2. Generate the curve representing the centerline of the tube in SW while taking into account that it should be a planar 2D curve. (It may be oriented in 3D, but remember that the mold/plywood is 2D). You can generate the curve using any combination of circular arcs, ellipses, conic sections, and splines.
    3. Offset the curve by half the diameter of the tube.
    4. Make a SW drawing of the offset curve and export it (File>Save As>*.DXF). Include a calibration line of known length in both X and Y axes.
    5. Take the DXF file to your local print shop and have it printed at a 1:1 scale. Measure the actual length of the calibration lines before proceeding.
    6. Stick the print to your plywood sheet using a non water based glue. (Paper expands when wet).
    7. Do your stuff with the bandsaw.
    8. You now have the tooling for mass production of your airframe.

  10. #20
    cwilliamrose's Avatar
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    You forgot one important step Jeffery -- spring back. When you bend a 4130 tube around a form it will not take the shape of the form. The form has to have a tighter radius to produce the needed curve.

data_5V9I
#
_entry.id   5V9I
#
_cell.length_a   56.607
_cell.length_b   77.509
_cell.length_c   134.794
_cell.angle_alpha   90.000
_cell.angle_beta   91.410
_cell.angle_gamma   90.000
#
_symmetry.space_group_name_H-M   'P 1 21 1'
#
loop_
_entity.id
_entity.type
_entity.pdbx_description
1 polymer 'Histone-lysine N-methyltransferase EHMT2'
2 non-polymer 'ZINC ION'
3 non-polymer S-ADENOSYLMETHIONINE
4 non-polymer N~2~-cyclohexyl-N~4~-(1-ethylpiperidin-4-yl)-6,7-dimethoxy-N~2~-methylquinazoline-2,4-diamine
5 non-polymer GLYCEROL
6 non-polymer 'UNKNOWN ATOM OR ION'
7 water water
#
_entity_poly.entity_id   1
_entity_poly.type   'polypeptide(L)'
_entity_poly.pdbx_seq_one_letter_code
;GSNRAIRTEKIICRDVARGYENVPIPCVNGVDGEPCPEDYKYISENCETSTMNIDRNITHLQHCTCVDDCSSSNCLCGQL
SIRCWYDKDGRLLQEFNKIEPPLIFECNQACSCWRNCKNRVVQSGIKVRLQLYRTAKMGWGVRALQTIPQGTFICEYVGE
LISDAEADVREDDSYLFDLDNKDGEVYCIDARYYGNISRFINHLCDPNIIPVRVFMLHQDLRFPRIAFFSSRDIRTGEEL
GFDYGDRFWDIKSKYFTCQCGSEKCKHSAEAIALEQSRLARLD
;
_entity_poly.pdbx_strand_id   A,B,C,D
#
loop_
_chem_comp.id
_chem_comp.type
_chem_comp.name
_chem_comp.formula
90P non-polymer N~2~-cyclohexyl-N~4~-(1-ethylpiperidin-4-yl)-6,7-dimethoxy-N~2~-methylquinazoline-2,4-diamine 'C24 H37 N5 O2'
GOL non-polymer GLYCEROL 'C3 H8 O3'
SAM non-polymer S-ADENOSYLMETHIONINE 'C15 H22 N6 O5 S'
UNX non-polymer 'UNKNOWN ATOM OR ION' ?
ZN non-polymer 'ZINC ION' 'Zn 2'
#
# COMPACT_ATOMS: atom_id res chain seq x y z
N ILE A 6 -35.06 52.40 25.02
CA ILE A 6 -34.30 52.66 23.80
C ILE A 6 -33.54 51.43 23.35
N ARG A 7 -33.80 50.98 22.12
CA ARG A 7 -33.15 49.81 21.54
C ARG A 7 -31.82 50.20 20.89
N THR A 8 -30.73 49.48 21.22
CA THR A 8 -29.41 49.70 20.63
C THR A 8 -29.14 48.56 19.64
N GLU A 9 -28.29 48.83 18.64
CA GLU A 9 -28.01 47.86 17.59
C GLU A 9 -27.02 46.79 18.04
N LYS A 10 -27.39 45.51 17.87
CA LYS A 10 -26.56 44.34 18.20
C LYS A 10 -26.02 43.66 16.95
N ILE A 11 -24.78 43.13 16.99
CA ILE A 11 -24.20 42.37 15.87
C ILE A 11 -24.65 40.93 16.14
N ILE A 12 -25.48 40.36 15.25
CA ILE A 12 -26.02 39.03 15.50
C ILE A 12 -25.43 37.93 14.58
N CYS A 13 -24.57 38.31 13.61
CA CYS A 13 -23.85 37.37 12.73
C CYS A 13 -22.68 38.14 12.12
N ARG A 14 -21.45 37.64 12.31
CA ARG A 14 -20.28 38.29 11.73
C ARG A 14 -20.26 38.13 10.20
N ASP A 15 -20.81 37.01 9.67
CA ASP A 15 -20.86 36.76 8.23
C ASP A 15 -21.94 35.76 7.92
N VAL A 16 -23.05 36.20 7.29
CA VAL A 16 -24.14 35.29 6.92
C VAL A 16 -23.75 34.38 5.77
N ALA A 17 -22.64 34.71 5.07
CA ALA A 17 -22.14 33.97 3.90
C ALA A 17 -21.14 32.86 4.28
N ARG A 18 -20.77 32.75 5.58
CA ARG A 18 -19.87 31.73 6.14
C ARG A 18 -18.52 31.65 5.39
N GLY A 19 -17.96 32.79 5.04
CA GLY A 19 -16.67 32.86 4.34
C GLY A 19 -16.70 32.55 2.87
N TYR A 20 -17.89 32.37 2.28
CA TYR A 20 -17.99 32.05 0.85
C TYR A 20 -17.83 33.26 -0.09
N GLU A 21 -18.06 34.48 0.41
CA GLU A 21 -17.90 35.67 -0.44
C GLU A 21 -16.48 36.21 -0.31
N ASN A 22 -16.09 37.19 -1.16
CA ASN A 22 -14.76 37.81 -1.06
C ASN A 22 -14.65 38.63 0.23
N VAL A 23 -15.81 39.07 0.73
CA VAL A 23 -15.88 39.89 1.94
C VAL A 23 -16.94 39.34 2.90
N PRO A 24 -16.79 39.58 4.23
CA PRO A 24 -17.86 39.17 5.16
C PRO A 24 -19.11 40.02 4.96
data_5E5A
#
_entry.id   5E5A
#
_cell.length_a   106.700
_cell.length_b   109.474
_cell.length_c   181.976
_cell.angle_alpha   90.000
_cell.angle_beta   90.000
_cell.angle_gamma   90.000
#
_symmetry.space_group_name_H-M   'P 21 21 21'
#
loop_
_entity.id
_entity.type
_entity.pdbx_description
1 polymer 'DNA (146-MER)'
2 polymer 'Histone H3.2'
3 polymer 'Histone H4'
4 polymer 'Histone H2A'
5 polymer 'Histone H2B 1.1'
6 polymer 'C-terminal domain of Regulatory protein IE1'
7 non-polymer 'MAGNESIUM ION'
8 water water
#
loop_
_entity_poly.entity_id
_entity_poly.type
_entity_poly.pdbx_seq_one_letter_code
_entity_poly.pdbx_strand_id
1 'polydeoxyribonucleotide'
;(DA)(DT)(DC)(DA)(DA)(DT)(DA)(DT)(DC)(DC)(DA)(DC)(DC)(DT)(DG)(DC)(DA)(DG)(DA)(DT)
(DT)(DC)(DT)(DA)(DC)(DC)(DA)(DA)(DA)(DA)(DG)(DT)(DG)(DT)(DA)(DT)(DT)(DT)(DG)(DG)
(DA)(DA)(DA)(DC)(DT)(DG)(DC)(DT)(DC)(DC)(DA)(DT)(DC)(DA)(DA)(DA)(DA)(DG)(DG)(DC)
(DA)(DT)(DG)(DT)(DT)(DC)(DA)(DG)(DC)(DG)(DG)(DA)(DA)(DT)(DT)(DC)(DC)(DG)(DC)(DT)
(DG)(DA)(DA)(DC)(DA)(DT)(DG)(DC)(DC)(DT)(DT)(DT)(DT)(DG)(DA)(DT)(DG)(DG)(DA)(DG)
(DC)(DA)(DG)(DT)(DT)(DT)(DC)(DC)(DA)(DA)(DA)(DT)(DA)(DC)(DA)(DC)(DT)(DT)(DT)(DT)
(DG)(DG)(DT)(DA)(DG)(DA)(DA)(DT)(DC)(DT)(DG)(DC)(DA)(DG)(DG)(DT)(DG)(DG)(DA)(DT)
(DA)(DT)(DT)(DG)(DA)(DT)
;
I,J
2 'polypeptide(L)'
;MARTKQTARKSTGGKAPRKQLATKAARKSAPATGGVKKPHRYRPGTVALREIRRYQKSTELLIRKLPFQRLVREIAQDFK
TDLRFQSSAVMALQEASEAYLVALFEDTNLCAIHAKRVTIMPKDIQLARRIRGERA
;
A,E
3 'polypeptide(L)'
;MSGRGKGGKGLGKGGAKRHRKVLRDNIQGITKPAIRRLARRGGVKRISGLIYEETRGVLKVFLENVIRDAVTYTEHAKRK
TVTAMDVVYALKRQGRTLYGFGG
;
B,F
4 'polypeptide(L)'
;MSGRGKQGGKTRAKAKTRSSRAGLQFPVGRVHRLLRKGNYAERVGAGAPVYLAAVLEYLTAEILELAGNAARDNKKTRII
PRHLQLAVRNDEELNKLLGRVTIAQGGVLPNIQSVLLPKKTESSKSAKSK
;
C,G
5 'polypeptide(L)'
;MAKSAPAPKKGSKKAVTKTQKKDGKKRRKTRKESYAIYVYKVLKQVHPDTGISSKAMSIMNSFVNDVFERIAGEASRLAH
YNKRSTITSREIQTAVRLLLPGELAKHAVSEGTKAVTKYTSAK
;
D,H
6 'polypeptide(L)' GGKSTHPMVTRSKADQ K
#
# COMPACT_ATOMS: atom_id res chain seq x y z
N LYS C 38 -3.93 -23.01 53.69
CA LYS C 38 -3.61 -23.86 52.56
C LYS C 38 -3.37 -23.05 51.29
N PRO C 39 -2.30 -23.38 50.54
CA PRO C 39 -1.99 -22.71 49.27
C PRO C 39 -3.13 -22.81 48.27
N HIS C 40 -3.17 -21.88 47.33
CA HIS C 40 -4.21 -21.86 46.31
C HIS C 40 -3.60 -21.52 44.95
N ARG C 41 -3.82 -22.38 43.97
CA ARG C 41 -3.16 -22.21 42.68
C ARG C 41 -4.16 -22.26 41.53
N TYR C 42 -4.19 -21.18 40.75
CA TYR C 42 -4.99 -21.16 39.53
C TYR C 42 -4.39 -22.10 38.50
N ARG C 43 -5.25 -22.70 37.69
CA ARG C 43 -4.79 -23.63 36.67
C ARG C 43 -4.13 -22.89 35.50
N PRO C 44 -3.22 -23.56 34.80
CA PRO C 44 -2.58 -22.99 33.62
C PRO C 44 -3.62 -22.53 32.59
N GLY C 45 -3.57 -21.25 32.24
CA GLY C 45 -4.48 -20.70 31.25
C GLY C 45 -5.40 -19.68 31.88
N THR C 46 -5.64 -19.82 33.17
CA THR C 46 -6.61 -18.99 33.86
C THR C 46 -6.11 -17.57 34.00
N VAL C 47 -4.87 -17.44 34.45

The short straight section at the end is not a problem, simply cut it off.

    For my engine mount the curved tubes are all 3/4" OD and the bends are 12 3/8" radius to the CL of the tube so I'd start with maybe 11 3/4"R for the bending block. To lay out that radius I'd use the Omicron beam compass we have which looks like a modified tape measure, it can produce arc's as large as 72" directly on the plywood -- no need to go the the printer. After cutting my form block I'd bend a section and measure it (or compare it to a template) and adjust the form tool as needed. I'd make long enough bends to get two or three parts from each one -- I need five parts of various lengths for the mount ring.

    If this was more than a simple radius, say the trailing edge tube of the rudder which has multiple tangent arcs of different radii, I'd probably make a full-size template as you describe above but it really only needs to be close since it's a weldment. I could just lay it out by hand and be plenty close enough but since I have a SWx model of the rudder getting a full-size print is the easiest way to go.
    Last edited by cwilliamrose; 06-28-2017 at 05:36 PM.